Howard Finster, 1915-2001 lived only about 120 miles north of where I live in Sharpsburg, GA, yet I had never heard of him until after his death. Finster was a Baptist minister in Summerville, Georgia who filled his home and the surrounding four acres of land with folk art by his own design.
Let me say before we go any farther that I am not usually a fan of folk art. I find it a bit crude and messy for my taste. It also seems to me that folk artists are not appreciated so much while they are living as they are after their death. While visiting Finster=E2=80=99s home, his church, and his garden I had more of a feeling of being in an unusual junk yard arranged in somewhat of an arty fashion.
Howard Finster called his home and surrounding land "Paradise Garden". In 1976 he said that he had a vision from God to preach through his art and is said to have created 46,000 works of art on his property. He said that he was on a crusade to save the world before it was too late. How I do not know unless it was to recycle trash and junk into pieces of art. Early in his life, other than preaching, he worked in mills, worked as a carpenter, and repaired lawn mowers and bicycles.
Paradise Garden is open Thursday - Sunday 11 AM - 5 PM.
B. Inside of a hall.
C. Outside wall of his home.
D. Art on the trunk of a Cadillac.
E. Outside wall of a building.
F. Folk Art Chapel entrance door.
G. World's Folk Art Church.
Gordon Kilgore is a Free-Lance Photographer who travels the world turning the simple things into works of beauty. Gordon has decided to share some of his work with us on a weekly basis starting in January of 2016.
I have elected to post his weekly work on this site for your enjoyment. To see more of his work go to www.gordonkilgore.com Enjoy!!!
People might wonder why go to Japan in February. Many typically think of Japan as a wonderful destination in the spring when the cherry trees are in full blossom or maybe in the fall when Japanese maple trees display brilliant fall colors. Our trip in 2010 was called Japan’s Winter Wildlife, organized by Joseph Van Os Photo Safaris and led by John Shaw.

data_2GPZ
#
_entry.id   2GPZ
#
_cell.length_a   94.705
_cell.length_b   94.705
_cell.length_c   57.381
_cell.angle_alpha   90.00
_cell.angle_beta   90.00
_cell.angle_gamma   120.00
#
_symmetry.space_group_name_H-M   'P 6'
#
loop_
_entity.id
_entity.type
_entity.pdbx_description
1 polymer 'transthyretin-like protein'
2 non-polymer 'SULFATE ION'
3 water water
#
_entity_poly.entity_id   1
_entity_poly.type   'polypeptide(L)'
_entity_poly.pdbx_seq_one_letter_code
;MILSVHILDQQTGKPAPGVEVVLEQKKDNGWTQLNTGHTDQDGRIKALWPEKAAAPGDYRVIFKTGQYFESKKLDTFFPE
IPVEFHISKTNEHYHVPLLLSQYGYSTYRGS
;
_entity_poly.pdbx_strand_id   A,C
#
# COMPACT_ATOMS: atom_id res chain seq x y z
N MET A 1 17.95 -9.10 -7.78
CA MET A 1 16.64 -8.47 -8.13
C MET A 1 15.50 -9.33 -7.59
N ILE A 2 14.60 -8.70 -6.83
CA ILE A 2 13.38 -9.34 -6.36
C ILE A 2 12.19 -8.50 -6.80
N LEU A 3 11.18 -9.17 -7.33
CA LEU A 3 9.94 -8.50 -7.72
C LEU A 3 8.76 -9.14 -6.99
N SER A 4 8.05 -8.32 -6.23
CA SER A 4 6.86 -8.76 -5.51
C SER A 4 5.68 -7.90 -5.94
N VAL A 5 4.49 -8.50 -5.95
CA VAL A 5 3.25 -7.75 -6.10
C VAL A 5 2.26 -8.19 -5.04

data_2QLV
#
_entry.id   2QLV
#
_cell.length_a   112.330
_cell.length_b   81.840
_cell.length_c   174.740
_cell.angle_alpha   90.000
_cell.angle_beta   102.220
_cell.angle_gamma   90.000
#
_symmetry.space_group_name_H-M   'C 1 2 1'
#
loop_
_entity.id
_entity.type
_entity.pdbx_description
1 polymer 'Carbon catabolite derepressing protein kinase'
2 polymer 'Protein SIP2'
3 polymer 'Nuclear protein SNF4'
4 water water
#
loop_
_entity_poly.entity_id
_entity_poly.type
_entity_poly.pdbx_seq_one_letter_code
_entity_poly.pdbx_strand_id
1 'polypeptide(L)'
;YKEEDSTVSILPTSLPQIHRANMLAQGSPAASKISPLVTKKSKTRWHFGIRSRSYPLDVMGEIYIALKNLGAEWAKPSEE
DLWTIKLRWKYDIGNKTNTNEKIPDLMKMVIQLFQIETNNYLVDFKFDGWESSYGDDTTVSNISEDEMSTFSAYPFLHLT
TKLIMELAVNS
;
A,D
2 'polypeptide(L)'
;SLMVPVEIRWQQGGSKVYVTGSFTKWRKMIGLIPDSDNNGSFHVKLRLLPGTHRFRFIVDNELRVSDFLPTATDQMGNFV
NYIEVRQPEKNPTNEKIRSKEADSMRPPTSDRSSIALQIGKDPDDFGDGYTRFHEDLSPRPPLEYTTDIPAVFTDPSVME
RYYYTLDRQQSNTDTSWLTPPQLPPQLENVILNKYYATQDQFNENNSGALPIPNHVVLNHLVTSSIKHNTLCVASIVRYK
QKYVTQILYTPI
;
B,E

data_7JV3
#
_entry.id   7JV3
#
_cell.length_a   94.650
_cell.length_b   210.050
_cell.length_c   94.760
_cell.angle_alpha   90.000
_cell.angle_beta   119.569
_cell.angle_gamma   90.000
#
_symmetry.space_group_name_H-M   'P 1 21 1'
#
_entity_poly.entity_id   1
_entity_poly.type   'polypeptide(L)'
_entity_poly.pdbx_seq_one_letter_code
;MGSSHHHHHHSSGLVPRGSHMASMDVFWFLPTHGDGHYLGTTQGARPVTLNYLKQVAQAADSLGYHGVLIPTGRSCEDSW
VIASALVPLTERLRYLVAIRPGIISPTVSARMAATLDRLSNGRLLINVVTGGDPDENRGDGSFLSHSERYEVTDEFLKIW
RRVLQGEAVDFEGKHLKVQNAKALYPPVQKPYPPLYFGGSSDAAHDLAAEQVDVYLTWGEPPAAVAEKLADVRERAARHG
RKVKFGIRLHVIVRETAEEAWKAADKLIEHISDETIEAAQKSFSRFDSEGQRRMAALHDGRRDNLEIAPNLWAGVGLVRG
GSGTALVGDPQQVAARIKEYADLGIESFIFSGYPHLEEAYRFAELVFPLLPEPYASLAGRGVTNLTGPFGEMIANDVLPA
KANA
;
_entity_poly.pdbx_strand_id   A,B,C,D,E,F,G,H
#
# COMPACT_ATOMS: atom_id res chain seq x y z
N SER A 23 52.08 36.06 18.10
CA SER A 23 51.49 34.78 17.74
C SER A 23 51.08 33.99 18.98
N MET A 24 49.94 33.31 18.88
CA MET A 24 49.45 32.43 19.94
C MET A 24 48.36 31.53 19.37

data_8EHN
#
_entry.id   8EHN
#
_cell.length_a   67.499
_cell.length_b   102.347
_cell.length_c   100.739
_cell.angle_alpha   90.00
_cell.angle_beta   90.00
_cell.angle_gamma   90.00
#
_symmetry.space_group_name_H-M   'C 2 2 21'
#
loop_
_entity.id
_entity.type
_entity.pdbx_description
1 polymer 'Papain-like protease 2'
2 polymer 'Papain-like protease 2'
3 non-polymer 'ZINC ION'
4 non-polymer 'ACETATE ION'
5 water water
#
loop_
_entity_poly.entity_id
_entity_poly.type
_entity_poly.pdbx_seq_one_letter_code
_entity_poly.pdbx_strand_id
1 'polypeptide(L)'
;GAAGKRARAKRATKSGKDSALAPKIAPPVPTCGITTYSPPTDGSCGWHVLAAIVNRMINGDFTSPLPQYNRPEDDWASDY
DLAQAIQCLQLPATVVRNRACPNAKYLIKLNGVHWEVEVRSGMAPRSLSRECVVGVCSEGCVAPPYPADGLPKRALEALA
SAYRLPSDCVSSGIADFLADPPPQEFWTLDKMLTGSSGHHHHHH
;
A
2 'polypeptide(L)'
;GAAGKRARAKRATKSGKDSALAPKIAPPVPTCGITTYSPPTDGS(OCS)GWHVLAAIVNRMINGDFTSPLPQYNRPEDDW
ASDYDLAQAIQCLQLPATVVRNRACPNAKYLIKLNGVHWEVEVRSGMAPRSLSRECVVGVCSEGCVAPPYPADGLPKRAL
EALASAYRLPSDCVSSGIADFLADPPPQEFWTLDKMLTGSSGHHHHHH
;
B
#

It did not disappoint. I experienced a very different part of Japan as our small group traveled about Japan’s untamed upcountry side. We ate like the Japanese and slept on a futon (traditional Japanese style bedding) all very different from back home. Familiar western-style accommodations can be found in Tokyo and other large Japanese cities, but not in the wilds of the “Japanese Alps”. For this week I am featuring a few birds and animals. The landscape and scenic images will be saved for another week.
A. White-tailed Sea Eagle flying at the Akan Crane Center in Hokkaido, Japan.
B. Steller’s Sea Eagles sitting on pack ice in Rausu on the Shiretoko Peninsula in Japan.
C. Whooper Swan starting to land on Kussharo Lake in the Akan National Park, eastern Hokkaidō, Japan.
D. Whooper Swan has his feet out for a landing onKussharo Lake in the Akan National Park, eastern Hokkaidō, Japan. In the lower right hand corner you can see another swan that has just touched down on the water.
E. Mallard duck landing on the snow at Kusssharo Lake
F. The Red-crowned crane (also called the Japanese or Manchurian crane) is sacred and seen as a symbol of fidelity, good luck, love and long life in the Orient. It is also the second rarest crane species in the word. This bird is doing a dance at the Akan Crane center at Hokkaido, Japan.
G. Japanese Macaques at Jigokudani Yaen-Koen Monkey Park. This is the only place in the world where monkeys bathe in hot springs. They are referred to as snow monkeys and descend from the steep cliffs and forest to sit in the warm water during the winter months. This is a large male
H. Two juvenile Japanese Macaques cuddling on rocks at the edge of the hot spring